She was honored with the American Psychosomatic Society Distinguished Scientist Award in 2022, and the society presented her its first annual Martica Hall Award in Sleep Medicine. She was chair of the National Institutes of Health’s Biobehavioral Mechanisms of Emotion, Stress and Health study section and of its Mechanisms and Consequences of Sleep Disparities study section, and of the National Institute on Minority Health and Health Disparities Center for Scientific Review Special Emphasis Panel.

She also received many mentorship awards including the Academy of Behavioral Medicine’s Research Mentor Award, the Sleep Research Society’s Mary A. Carskadon Outstanding Educator Award and the Department of Psychiatry’s Outstanding Mentor Award.

“She was one of the very few people who was a member of the graduate faculty of the psychology department,” recalls Hall’s colleague Meryl Butters, “because she cared so deeply about educating Pitt graduate students in psychology. It’s an honor. She was very proud of it. She was fully invested in Pitt as a research university, beyond the medical school.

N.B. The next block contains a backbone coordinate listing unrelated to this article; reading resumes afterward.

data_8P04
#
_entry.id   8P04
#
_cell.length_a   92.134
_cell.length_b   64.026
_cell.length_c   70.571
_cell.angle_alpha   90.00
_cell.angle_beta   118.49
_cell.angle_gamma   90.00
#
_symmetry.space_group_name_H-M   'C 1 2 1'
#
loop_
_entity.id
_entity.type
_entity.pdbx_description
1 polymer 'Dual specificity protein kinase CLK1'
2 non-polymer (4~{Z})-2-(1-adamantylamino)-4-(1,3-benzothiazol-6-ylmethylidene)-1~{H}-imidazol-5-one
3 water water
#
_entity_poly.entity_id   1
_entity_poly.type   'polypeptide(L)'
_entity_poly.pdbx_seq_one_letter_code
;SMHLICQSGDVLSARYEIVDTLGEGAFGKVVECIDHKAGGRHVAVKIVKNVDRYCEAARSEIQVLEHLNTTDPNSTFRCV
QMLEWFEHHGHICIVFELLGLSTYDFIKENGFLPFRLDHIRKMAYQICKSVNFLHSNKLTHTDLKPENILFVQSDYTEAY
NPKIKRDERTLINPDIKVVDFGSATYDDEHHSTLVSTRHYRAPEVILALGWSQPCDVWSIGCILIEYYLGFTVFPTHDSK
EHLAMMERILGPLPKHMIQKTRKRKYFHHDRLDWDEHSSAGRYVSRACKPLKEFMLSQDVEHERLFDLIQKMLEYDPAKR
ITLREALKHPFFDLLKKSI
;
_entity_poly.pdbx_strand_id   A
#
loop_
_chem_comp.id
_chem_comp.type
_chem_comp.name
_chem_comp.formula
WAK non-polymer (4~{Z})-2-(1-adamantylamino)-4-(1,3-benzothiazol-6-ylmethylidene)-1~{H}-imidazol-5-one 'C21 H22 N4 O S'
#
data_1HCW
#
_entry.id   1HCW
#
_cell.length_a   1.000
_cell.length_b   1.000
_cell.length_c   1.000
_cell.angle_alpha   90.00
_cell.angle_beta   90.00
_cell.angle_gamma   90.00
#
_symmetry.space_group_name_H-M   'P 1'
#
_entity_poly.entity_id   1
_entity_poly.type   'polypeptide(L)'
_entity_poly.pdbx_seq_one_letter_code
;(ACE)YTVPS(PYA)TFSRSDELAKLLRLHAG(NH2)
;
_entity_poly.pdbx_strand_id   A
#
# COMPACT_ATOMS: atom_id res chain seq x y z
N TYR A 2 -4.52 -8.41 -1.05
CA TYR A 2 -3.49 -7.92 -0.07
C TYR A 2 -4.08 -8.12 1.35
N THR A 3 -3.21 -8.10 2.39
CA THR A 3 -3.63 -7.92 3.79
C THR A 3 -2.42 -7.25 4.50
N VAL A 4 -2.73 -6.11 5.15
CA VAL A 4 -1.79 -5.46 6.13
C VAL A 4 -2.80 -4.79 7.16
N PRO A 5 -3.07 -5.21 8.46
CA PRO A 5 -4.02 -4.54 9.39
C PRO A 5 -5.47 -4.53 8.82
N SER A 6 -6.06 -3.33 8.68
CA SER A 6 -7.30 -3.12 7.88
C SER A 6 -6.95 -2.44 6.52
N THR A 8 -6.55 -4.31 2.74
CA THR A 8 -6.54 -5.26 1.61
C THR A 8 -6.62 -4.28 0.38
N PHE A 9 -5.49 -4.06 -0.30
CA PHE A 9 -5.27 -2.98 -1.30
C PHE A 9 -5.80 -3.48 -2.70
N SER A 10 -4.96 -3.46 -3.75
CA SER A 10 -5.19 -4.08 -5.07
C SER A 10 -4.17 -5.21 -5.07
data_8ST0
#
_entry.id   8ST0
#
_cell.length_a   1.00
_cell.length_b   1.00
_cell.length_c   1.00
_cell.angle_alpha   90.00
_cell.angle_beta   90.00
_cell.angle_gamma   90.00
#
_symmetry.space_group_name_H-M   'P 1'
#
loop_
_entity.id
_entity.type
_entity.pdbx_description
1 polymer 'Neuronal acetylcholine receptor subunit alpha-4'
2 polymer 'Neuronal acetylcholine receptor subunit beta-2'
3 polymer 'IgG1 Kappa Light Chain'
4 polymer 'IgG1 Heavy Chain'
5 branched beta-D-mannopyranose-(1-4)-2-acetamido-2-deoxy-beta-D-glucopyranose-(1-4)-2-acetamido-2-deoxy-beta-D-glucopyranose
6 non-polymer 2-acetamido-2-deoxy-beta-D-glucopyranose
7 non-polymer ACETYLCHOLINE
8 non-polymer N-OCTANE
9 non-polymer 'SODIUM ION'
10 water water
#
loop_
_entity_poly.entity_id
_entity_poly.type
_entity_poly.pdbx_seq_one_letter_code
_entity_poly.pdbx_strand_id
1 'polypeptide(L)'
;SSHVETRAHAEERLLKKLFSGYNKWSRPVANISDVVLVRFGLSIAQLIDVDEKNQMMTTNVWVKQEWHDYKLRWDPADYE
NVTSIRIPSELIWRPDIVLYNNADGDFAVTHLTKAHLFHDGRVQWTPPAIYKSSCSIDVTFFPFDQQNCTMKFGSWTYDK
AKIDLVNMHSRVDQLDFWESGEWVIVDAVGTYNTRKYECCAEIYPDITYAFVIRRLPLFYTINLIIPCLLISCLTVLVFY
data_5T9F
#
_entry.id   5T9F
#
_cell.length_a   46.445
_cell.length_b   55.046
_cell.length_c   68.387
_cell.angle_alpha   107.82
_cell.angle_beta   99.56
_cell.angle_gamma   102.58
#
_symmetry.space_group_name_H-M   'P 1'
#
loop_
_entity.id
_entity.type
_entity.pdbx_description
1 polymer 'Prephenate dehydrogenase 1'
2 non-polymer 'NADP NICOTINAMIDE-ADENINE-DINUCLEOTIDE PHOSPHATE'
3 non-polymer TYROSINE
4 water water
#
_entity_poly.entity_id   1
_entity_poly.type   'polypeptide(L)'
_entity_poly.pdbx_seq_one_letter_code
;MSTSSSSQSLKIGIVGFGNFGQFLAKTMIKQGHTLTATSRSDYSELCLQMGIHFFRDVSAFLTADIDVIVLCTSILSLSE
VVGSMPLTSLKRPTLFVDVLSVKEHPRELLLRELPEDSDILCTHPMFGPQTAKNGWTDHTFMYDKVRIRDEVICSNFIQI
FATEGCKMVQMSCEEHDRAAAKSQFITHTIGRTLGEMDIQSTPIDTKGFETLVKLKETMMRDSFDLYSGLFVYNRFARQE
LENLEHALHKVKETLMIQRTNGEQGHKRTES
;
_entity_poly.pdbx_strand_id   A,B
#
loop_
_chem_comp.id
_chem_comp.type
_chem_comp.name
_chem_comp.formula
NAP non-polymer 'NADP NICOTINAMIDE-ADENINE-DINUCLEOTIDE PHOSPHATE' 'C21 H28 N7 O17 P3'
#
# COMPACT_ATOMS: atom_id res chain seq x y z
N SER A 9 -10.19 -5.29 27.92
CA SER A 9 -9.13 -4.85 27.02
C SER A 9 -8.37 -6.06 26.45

“Anything she took on she made sure that she finished one-hundred percent, much more than the average person.”

That included Hall’s diagnosis of breast cancer, Butters said. Hall joined a then-new local group of breast cancer “thrivers and survivors,” 412Thrive, in 2020. “These women looked up to her and how she was handling her illness and continuing her profession and she became a mentor to some of the younger women in the group.”

“She considered living with cancer part of ‘her journey’ and not a battle to fight,” Butters recalled at Hall’s memorial. “She lived her life with what I can only describe as gusto, and … she was always a deeply compassionate mentor, colleague and friend. She had exceedingly high standards for each of her personal undertakings, and she only knew one way to live, which was ‘all in.’ This meant that when anyone in her sphere was challenged or distressed, she was truly there for them, as both a cheerleader and renderer of all manner of aid, as needed. In keeping with her enduring approach to life, she always did ‘whatever it took.’”

She is survived by her husband Ken and her son Gabriel.

Memorial contributions are suggested to 412Thrive, 44 Woody Crest Drive, Pittsburgh PA 15234.

Marty Levine